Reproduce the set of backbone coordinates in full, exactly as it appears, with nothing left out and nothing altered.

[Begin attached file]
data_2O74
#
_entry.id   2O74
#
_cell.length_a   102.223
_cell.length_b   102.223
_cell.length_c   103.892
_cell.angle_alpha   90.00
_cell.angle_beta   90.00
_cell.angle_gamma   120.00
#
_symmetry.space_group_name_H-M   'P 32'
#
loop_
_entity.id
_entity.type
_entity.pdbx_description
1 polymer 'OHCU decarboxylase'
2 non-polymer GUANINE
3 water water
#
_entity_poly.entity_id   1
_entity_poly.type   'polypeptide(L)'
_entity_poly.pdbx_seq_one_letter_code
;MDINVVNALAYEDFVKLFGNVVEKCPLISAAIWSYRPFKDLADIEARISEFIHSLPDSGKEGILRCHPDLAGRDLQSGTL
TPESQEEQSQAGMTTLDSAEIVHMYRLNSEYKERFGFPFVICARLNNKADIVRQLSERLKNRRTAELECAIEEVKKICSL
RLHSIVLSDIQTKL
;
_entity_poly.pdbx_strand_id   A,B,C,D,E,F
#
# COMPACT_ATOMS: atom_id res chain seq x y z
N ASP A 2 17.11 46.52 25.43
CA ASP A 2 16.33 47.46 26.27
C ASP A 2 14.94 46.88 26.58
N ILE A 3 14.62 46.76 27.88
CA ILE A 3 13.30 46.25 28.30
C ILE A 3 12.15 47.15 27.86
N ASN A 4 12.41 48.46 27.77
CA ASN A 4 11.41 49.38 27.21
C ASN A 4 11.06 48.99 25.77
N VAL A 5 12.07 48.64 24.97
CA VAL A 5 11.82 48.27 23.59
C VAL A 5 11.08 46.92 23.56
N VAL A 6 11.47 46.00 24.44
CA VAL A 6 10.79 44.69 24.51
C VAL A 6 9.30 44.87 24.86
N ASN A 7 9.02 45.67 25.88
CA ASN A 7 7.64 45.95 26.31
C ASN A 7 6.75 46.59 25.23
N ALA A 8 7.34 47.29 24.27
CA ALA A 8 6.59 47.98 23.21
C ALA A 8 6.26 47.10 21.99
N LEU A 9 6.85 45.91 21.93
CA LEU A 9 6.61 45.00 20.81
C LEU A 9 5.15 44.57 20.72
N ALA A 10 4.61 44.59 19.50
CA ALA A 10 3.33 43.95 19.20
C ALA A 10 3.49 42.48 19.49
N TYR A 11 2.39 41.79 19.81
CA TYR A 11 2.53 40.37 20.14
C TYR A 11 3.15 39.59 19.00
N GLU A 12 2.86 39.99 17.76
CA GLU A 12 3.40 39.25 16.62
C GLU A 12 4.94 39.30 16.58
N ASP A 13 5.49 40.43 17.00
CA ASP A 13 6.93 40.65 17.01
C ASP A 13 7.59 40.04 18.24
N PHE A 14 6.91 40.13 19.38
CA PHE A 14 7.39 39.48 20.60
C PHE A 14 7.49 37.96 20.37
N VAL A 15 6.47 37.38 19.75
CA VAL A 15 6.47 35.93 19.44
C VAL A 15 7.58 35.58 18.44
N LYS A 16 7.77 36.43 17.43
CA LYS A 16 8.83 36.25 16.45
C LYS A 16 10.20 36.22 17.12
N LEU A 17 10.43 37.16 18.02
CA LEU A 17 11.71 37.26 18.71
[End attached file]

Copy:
data_2O74
#
_entry.id   2O74
#
_cell.length_a   102.223
_cell.length_b   102.223
_cell.length_c   103.892
_cell.angle_alpha   90.00
_cell.angle_beta   90.00
_cell.angle_gamma   120.00
#
_symmetry.space_group_name_H-M   'P 32'
#
loop_
_entity.id
_entity.type
_entity.pdbx_description
1 polymer 'OHCU decarboxylase'
2 non-polymer GUANINE
3 water water
#
_entity_poly.entity_id   1
_entity_poly.type   'polypeptide(L)'
_entity_poly.pdbx_seq_one_letter_code
;MDINVVNALAYEDFVKLFGNVVEKCPLISAAIWSYRPFKDLADIEARISEFIHSLPDSGKEGILRCHPDLAGRDLQSGTL
TPESQEEQSQAGMTTLDSAEIVHMYRLNSEYKERFGFPFVICARLNNKADIVRQLSERLKNRRTAELECAIEEVKKICSL
RLHSIVLSDIQTKL
;
_entity_poly.pdbx_strand_id   A,B,C,D,E,F
#
# COMPACT_ATOMS: atom_id res chain seq x y z
N ASP A 2 17.11 46.52 25.43
CA ASP A 2 16.33 47.46 26.27
C ASP A 2 14.94 46.88 26.58
N ILE A 3 14.62 46.76 27.88
CA ILE A 3 13.30 46.25 28.30
C ILE A 3 12.15 47.15 27.86
N ASN A 4 12.41 48.46 27.77
CA ASN A 4 11.41 49.38 27.21
C ASN A 4 11.06 48.99 25.77
N VAL A 5 12.07 48.64 24.97
CA VAL A 5 11.82 48.27 23.59
C VAL A 5 11.08 46.92 23.56
N VAL A 6 11.47 46.00 24.44
CA VAL A 6 10.79 44.69 24.51
C VAL A 6 9.30 44.87 24.86
N ASN A 7 9.02 45.67 25.88
CA ASN A 7 7.64 45.95 26.31
C ASN A 7 6.75 46.59 25.23
N ALA A 8 7.34 47.29 24.27
CA ALA A 8 6.59 47.98 23.21
C ALA A 8 6.26 47.10 21.99
N LEU A 9 6.85 45.91 21.93
CA LEU A 9 6.61 45.00 20.81
C LEU A 9 5.15 44.57 20.72
N ALA A 10 4.61 44.59 19.50
CA ALA A 10 3.33 43.95 19.20
C ALA A 10 3.49 42.48 19.49
N TYR A 11 2.39 41.79 19.81
CA TYR A 11 2.53 40.37 20.14
C TYR A 11 3.15 39.59 19.00
N GLU A 12 2.86 39.99 17.76
CA GLU A 12 3.40 39.25 16.62
C GLU A 12 4.94 39.30 16.58
N ASP A 13 5.49 40.43 17.00
CA ASP A 13 6.93 40.65 17.01
C ASP A 13 7.59 40.04 18.24
N PHE A 14 6.91 40.13 19.38
CA PHE A 14 7.39 39.48 20.60
C PHE A 14 7.49 37.96 20.37
N VAL A 15 6.47 37.38 19.75
CA VAL A 15 6.47 35.93 19.44
C VAL A 15 7.58 35.58 18.44
N LYS A 16 7.77 36.43 17.43
CA LYS A 16 8.83 36.25 16.45
C LYS A 16 10.20 36.22 17.12
N LEU A 17 10.43 37.16 18.02
CA LEU A 17 11.71 37.26 18.71